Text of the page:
WASHINGTON — Democratic Sen. Al Franken of Minnesota is resigning following allegations that he touched women inappropriately, he announced on the Senate floor Thursday.
“I am announcing that in the coming weeks I will be resigning as a member of the United States Senate,” Franken said in an emotional address in which he said some of the allegations against him weren’t true.
The push for Franken’s resignation started after a woman came forward last month to say he had badgered her into an unwanted kiss before he was a senator and groped her while she slept.
That allegation set forth weeks of open deliberation about the political future of the unlikely comedian turned progressive darling.
Last month, Leeann Tweeden, a morning news anchor on the AM radio station KABC in Los Angeles, posted her story on the station’s website, saying Franken forcibly kissed her and groped her in 2006 during a USO tour.
Franken apologized following her account’s publishing.
“The first thing I want to do is apologize: to Leeann, to everyone else who was part of that tour, to everyone who has worked for me, to everyone I represent, and to everyone who counts on me to be an ally and supporter and champion of women. There’s more I want to say, but the first and most important thing—and if it’s the only thing you care to hear, that’s fine — is: I’m sorry,” Franken said in the email statement.
As condemnation increased in the wake of the story, Senate Majority Leader Mitch McConnell, R-Kentucky, called for a Senate Ethics Committee probe into Franken, and Franken said repeatedly he will cooperate with that investigation.
But in the coming days and weeks, more accusers have come forward.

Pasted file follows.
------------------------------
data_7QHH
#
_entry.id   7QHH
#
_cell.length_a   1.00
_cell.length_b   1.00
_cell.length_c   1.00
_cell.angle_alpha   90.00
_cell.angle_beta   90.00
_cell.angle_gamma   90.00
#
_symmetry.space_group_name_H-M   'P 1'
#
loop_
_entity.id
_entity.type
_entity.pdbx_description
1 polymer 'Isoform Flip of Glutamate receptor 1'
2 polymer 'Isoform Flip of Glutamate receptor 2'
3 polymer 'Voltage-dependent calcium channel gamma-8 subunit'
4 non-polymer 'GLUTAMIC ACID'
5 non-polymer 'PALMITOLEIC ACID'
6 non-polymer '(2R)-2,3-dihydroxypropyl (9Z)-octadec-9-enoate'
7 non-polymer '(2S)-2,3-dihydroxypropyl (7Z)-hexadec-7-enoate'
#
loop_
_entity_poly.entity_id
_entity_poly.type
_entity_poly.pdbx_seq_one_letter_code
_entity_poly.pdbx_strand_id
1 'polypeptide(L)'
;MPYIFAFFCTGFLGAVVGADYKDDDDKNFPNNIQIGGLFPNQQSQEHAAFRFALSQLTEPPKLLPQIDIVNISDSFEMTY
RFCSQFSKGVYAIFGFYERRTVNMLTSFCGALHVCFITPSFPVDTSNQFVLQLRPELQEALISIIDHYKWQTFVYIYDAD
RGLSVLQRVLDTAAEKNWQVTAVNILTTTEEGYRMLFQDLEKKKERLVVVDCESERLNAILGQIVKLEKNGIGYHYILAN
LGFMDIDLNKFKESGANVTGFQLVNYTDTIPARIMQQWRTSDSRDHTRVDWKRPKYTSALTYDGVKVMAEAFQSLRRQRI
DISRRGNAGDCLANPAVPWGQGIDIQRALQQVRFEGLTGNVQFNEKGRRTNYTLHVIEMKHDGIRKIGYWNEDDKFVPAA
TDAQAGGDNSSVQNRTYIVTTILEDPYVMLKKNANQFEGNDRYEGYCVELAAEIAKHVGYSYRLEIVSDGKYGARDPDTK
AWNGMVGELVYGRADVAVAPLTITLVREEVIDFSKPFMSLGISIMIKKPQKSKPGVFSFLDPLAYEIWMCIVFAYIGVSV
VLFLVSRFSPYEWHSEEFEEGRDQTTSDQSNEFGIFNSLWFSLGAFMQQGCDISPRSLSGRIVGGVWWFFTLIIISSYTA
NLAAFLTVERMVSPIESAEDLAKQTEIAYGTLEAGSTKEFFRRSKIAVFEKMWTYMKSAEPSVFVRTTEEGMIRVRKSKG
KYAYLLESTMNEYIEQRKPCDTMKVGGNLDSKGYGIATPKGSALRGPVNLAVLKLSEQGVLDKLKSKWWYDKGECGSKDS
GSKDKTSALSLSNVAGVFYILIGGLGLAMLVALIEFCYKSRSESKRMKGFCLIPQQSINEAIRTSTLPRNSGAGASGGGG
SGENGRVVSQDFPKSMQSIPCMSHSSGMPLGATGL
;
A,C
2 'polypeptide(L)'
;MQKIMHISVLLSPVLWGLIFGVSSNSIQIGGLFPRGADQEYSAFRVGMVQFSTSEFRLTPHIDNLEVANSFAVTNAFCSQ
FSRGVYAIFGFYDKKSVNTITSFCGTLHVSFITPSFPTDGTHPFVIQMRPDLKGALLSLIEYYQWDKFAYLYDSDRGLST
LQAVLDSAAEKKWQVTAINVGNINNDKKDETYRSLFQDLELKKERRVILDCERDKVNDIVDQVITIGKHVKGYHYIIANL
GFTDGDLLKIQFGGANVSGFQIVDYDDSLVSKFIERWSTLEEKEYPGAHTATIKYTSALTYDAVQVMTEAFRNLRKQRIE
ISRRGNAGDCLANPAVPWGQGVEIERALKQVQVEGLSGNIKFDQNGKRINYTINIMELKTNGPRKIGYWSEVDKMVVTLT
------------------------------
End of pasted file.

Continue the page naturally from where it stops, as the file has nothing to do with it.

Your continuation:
A woman came forward to CNN to say Franken, as a senator, grabbed her buttocks while taking a photo at the Minnesota State Fair in 2010.
The Huffington Post reported two more women accused Franken of inappropriately touching them in 2007 and 2008.
Franken went on to speak with media outlets in his home state of Minnesota, saying he was “embarrassed and ashamed,” but hoped to regain the trust of those he let down.
An Army veteran told CNN later that Franken groped her on a USO tour as well before he was a senator. The woman, Stephanie Kemplin, said Franken cupped her breast while she was deployed in the Middle East during the Iraq War.
After Kemplin came forward, a spokesman for Senate Minority Leader Chuck Schumer said the Democratic leader would not comment on the allegation against one of his fellow Democrats.
Then on Wednesday, Politico reported a former Democratic congressional aide said Franken tried to kiss her forcibly in 2006. CNN has not yet verified the claims in the Politico story, but Franken flatly denied the allegations int he report.
Shortly after, New York Democratic Sen. Kirsten Gillibrand called for Franken to resign, and other Democratic senators posted statements in swift succession. In the span of a few hours Wednesday afternoon, dozens of senators said Franken should go — including Schumer.
Virginia senator Tim Kaine released the statement on Franken’s resignation.
“I told Senator Franken yesterday I believed he needed to step aside because the behavior described by multiple women is just wrong,” Senator Kaine said. “Senator Franken made the right decision today, but the Senate has more work to do — starting with releasing information about claims and settlements against Senators and their staffs, and fixing broken policies to foster safe work environments and ensure harassers are held accountable for their actions.”